April 16, 2023 Lectionary Texts — Year A
Acts 2:14a, 22-32 • Psalm 16 • 1 Peter 1:3-9 • John 20:19-31
Image description: His body glowing white and draped in a sheet of linen, the risen Christ looks directly at the viewer. He stands under an odd-looking stone-built structure that feels incomplete or even damaged. Beyond this is a landscape with more curious elements including a white orb representing the moon and possibly the cross-like mast of a ship. The wounds on Jesus’ hands and side appear faintly. His curly red hair and beard are parted in the middle – a nod to the Christian icon tradition where these elements indicate Christ’s dual nature: he is both God and man. The cheekbones of his face are sunken, his eyebrows raised over red and teary eyes. Jesus’ face is full of emotion. Tears roll down the right side of his face and drip onto his chest. The positioning of the hands, one pressed to his chest and the other open and down at his side, and the open mouth give the impression Christ is about to speak.
Here’s what David was seeing in advance; here’s what David was talking about — the Anointed One would be resurrected. Think of David’s words about Him not being abandoned to the place of the dead nor being left to decay in the grave. He was talking about Jesus, the One God has raised, whom all of us have seen with our own eyes and announce to you today. — Acts 2:31-32
Protect me, God, for the only safety I know is found in the moments I seek You. I told You, Eternal One, “You are my Lord, for the only good I know in this world is found in You alone.” — Psalm 16:1-2
Through faith, God’s power is standing watch, protecting you for a salvation that you will see completely at the end of things. You should greatly rejoice in what is waiting for you, even if now for a little while you have to suffer various trials. Suffering tests your faith which is more valuable than gold (remember that gold, although it is perishable, is tested by fire) so that if it is found genuine, you can receive praise, honor, and glory when Jesus the Anointed, our Liberating King, is revealed at last. — 1 Peter 1:5-7
On that same evening (Resurrection Sunday), the followers gathered together behind locked doors in fear that some of the Jewish leaders in Jerusalem were still searching for them. Out of nowhere, Jesus appeared in the center of the room.
Jesus: May each one of you be at peace.
As He was speaking, He revealed the wounds in His hands and side. The disciples began to celebrate as it sank in that they were really seeing the Lord. — John 20:19-20
Eight days later, they gathered again behind locked doors; and Jesus reappeared. This time Thomas was with them.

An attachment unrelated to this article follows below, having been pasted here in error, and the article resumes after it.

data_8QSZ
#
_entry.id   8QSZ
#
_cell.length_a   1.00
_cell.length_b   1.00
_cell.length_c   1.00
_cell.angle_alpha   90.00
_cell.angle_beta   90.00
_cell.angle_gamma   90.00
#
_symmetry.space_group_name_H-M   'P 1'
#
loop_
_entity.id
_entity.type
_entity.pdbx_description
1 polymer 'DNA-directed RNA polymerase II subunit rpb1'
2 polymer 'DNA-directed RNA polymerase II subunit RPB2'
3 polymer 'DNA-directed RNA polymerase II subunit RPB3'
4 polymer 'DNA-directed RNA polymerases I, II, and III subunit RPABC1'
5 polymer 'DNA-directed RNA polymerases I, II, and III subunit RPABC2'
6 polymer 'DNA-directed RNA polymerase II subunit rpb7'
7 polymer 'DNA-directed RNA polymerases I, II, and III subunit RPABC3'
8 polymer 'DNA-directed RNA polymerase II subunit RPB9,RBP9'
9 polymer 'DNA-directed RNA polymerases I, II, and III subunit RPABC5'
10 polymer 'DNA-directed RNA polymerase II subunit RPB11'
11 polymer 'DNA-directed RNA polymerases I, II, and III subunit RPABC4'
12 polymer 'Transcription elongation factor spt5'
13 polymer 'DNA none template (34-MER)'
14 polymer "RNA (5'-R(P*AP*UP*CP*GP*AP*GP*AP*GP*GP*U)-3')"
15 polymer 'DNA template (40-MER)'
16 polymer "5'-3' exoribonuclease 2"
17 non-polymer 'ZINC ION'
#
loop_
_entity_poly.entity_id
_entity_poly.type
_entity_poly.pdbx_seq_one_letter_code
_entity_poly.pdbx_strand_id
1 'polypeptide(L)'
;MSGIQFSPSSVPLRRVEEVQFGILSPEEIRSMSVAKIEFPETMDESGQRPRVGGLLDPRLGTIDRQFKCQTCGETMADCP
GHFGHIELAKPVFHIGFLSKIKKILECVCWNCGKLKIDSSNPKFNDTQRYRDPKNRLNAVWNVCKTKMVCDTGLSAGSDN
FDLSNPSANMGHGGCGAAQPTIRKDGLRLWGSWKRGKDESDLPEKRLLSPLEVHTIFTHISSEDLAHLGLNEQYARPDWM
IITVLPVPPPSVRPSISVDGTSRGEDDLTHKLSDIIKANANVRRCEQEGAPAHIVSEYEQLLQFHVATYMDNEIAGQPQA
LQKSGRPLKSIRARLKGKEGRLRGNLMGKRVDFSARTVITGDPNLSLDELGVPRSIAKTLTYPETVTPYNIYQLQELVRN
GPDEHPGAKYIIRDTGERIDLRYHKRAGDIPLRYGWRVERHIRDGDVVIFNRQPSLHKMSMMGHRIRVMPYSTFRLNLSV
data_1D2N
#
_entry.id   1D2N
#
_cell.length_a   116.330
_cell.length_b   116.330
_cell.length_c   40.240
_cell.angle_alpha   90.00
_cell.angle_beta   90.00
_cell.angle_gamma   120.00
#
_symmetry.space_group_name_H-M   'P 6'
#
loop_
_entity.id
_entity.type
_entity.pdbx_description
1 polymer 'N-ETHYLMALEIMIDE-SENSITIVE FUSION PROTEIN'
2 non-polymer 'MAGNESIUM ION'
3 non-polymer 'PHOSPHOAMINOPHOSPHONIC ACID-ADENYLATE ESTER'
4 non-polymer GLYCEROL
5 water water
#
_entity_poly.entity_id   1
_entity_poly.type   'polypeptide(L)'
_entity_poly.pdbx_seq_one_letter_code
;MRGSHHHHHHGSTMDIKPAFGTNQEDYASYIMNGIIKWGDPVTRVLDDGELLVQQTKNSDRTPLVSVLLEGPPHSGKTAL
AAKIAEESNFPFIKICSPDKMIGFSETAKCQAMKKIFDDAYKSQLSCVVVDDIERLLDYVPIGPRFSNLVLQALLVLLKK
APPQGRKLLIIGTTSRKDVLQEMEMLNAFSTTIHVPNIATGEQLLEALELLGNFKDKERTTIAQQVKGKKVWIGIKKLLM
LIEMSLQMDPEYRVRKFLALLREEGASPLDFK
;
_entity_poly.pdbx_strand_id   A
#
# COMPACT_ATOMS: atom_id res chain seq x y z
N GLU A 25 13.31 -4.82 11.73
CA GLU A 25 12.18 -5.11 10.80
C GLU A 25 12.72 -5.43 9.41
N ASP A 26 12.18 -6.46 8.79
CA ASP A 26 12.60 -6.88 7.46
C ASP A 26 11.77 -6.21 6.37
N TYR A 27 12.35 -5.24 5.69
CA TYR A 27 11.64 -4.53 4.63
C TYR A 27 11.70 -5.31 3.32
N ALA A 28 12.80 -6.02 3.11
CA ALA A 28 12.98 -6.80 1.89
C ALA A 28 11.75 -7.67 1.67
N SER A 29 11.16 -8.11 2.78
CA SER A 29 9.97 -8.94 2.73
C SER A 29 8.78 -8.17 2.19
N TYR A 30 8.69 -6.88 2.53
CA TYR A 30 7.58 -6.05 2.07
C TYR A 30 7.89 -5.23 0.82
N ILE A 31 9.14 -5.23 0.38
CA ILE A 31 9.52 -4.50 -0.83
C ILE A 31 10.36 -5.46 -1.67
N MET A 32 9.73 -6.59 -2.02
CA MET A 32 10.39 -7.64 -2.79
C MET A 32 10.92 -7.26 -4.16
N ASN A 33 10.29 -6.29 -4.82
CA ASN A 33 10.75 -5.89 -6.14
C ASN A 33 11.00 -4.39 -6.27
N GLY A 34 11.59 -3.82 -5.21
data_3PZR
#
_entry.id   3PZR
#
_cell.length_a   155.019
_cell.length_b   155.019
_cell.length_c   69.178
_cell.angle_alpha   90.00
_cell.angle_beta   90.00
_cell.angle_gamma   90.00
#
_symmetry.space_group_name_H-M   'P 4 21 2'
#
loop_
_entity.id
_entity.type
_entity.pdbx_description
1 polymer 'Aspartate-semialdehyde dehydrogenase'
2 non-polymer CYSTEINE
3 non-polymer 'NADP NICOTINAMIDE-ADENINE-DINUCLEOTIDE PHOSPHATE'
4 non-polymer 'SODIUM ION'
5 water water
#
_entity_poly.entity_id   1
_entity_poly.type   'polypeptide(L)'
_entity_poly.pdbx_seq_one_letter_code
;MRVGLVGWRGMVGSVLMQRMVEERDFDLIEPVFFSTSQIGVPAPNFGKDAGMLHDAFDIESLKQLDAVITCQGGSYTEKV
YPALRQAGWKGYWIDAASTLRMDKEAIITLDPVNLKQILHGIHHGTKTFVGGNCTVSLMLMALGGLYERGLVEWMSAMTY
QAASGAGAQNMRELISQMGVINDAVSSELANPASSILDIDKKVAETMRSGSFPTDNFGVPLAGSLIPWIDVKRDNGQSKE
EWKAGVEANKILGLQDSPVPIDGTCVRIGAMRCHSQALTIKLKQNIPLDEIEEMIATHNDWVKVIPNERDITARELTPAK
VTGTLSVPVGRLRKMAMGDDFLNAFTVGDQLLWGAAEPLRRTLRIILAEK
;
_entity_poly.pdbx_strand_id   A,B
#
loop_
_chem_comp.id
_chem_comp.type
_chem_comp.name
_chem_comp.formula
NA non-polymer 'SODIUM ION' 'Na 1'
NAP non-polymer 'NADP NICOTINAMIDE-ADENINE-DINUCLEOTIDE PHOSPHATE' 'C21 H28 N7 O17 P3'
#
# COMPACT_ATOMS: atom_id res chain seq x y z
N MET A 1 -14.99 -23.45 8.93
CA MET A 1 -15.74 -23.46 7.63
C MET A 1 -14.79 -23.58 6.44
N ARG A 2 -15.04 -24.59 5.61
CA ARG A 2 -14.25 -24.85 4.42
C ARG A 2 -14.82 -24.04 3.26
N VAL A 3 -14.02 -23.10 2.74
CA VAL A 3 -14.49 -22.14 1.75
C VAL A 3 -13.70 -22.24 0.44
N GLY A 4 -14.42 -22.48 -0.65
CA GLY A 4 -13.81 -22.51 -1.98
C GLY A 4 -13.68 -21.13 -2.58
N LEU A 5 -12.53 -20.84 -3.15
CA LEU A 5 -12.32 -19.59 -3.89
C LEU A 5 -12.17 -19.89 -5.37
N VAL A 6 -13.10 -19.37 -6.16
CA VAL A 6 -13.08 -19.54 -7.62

Jesus: May each one of you be at peace.
He drew close to Thomas.
Jesus: Reach out and touch Me. See the punctures in My hands; reach out your hand, and put it to My side; leave behind your faithlessness, and believe.
Thomas (filled with emotion): You are the one True God and Lord of my life.
Jesus: Thomas, you have faith because you have seen Me. Blessed are all those who never see Me and yet they still believe. — John 20:26-29
I do not know that I have seen a single other work of art depicting the risen Jesus in such a state of obvious emotion. There is that expression that fits what I see in his face: “I’ve been to hell and back.” Or to borrow an expression from my teenage children, “Jesus been through it.”
Being quite familiar with the John passage of Jesus appearing to the disciples in that locked room, I think I just assumed he was coming to them with utmost confidence – the cool, calm, and collected kind like a strong leader would.
Discovering this painting by the Italian artist, Bramantino, it immediately challenged my conceptions of Christ’s demeanor — his spiritual and emotional state post-resurrection. This has brought me into a place of curiosity about everything that happened to him and how he actually experienced it through his human side. Is it not possible he came to his disciples with this level of unrestrained emotion?
What new thoughts do you have in exploring this painting?
Practicing Visio Divina:
- View the artwork
What do you see?
Note shapes – color – style – movement
What stands out for you?
What are you curious about?
What questions do you have?
Hold back any feelings – judgments – opinions
- Read the accompanying scripture and look over the artwork again
What connections do you make?
Between the image and text?
What is coming to mind from your own experience?
What feelings are rising in you?
Are you uncomfortable with something?
There are no right or wrong answers
- Read the scripture again and explore the artwork a third time
What do you hear?
What is God saying to you?
What do you wish to speak to God?